Going through school, teacher Matthew Millikin had a complicated relationship with mathematics.
He saw it as a subject that had to be rote learned from textbooks and he couldn't see much point to it all.
Now a maths teacher at Marist College Canberra, his passion is getting reluctant teenagers to get out of the mindset that they are "bad at maths".
At the Commonwealth Bank Teaching Awards at Parliament House on Monday night, he was one of 10 teachers from across the country to receive an early career teaching award with a scholarship worth $10,000.
Mr Millikin initially completed a bachelor of science but he always had the idea of becoming a teacher in the back of his mind.
When COVID-19 pandemic began he decided it was time to make that dream a reality by studying master of teaching.
Mr Millikin said teaching maths to a cohort of year 7 boys could be challenging as the students brought a wide range of knowledge, maturity and attitudes to the subject.
"One of my missions has been to get rid of this myth that people are born bad at maths. [They say] 'I'm bad at maths' or at home, it's 'my family is bad at maths'.
"You kind of already see that closed mindset coming into year 7 and it can be quite detrimental and can really become a bit of a self-fulfilling prophecy."
In the classroom and during an after-school intervention program, he explicitly teaches the soft skills of mathematics, including turning negative self-talk into a growth mindset.
"It's celebrating wins, making mistakes and trying again and really challenging them to see maths as just a puzzle that needs to be manipulated and changed and so it comes out as something you can understand."
He talks to parents about using the right language around maths at home to encourage students to be persistent instead of giving up.
The after-school program began with 20 year 7 and 8 students last year and has expanded to 60 students this year.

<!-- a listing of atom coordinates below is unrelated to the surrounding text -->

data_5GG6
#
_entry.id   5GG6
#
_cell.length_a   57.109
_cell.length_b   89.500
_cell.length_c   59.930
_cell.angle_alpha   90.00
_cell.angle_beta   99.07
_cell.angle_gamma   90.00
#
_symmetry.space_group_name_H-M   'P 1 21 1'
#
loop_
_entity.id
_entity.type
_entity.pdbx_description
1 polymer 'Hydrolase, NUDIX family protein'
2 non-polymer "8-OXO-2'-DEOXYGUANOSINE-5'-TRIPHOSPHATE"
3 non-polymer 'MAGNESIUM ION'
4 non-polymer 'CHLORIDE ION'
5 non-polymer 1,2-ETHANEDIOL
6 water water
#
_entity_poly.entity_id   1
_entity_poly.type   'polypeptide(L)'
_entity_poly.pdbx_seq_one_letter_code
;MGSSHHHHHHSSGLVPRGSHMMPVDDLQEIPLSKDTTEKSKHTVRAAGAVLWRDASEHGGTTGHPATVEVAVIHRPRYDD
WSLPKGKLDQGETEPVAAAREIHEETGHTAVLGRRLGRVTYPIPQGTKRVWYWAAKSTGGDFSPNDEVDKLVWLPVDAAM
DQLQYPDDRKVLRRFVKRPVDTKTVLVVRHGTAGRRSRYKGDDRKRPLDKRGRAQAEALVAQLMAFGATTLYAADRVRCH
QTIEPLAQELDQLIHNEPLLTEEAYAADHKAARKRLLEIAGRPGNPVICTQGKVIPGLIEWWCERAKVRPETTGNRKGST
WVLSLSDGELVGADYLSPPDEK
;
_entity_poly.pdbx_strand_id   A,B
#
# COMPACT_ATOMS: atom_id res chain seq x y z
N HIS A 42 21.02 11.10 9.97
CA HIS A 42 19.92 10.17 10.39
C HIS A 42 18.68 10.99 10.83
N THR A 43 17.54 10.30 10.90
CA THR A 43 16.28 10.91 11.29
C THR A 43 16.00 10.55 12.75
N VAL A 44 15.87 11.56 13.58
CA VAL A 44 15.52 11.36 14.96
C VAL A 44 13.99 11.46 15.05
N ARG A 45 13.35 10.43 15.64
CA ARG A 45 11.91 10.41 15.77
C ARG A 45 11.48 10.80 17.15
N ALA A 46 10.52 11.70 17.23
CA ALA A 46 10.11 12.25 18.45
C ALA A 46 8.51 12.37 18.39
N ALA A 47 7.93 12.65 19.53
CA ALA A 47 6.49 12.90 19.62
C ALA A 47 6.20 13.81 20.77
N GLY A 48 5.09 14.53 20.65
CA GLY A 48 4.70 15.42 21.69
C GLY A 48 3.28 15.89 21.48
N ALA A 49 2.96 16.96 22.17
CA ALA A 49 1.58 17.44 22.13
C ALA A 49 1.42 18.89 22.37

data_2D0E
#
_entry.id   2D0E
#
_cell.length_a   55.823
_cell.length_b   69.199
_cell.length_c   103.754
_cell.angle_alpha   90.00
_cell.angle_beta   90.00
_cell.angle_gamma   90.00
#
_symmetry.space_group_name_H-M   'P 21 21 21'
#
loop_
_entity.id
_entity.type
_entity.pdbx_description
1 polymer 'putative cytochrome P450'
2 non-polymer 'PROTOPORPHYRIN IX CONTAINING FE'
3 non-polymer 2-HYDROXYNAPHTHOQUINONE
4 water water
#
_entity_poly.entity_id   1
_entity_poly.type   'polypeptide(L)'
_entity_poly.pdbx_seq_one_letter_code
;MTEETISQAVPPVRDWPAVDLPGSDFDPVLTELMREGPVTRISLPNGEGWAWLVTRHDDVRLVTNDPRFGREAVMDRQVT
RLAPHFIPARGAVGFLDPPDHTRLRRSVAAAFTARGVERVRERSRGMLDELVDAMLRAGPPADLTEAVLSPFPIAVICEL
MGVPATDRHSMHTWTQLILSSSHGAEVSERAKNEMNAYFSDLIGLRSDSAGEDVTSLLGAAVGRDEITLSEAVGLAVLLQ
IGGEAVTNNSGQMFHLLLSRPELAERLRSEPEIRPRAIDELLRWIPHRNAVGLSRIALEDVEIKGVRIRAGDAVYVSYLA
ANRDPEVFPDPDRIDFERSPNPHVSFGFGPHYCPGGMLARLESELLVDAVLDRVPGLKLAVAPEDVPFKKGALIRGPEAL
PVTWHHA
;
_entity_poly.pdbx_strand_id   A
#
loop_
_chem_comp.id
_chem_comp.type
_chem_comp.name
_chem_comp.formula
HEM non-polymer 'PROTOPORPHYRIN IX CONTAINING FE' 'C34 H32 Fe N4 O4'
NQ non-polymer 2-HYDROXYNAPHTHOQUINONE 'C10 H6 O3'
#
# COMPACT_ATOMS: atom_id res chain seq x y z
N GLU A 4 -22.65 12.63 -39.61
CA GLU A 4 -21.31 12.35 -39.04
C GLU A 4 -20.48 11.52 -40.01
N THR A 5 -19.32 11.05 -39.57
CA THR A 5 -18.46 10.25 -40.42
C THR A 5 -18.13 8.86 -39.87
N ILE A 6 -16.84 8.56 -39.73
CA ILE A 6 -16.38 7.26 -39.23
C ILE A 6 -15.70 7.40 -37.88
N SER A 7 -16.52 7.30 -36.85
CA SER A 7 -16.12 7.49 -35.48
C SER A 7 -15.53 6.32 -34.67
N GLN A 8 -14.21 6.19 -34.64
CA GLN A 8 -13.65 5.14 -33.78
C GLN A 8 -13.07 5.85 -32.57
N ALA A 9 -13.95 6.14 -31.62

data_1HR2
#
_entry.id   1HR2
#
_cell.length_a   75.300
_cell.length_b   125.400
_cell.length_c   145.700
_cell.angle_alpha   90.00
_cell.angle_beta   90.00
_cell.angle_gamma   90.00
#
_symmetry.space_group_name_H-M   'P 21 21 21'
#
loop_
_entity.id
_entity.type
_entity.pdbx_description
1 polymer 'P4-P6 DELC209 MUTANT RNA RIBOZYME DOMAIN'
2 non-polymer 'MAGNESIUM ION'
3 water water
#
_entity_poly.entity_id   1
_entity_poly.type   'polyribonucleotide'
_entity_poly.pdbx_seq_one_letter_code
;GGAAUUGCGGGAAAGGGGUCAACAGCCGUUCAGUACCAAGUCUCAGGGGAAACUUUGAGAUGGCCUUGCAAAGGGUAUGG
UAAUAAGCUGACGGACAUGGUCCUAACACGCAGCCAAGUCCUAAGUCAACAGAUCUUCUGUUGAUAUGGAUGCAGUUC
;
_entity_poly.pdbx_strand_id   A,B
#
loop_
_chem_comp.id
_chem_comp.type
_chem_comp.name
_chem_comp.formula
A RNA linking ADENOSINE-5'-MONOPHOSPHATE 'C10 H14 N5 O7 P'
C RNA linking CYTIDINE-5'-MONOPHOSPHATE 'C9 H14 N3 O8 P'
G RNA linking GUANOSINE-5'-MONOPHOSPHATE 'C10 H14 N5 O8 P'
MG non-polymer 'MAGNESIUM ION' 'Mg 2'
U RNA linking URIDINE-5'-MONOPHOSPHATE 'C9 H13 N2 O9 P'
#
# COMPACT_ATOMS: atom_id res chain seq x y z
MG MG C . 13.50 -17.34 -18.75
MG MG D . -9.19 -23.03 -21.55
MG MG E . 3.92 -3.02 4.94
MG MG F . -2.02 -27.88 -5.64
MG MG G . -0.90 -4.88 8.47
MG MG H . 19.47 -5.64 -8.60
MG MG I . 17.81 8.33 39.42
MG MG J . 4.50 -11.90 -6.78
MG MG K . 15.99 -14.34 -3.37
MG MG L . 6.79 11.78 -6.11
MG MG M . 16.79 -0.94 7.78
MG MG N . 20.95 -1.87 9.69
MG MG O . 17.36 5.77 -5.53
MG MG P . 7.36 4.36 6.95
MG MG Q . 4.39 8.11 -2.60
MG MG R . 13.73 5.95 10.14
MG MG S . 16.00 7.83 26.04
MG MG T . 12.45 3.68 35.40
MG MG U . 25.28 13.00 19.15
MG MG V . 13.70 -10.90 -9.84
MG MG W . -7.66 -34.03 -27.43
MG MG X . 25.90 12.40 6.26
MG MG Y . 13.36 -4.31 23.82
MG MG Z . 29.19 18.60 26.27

Mr Millikin works with the more experienced maths teachers to devise games and competitions to address skill gaps in an engaging way. It's one way the school is trying to address maths anxiety.
Marist College headmaster Matthew Hutchison said Mr Millikin was a remarkable early career teacher whose dedication to research and evidence-based learning had profoundly shaped his classroom practice.
"Matthew firmly believes in the untapped potential of boys in his classroom, and his unwavering support empowers them to achieve remarkable growth," Mr Hutchison said.
"His frequent and precise discussions about classroom teaching are nothing short of infectious. He sparks curiosity and passion for learning in both students and colleagues alike. Matthew's impact on education is undeniable, and his future as an educator promises to be exceptionally bright."
While he didn't understand the pressures of teaching until he was standing in front of a class, Mr Millikin said witnessing a student understand a new concept was extremely gratifying.
"You can see the light bulb moment, you can see them then racing to apply what they now know to something ... it makes it all worth it honestly, so it's really to me the most important part of the job."
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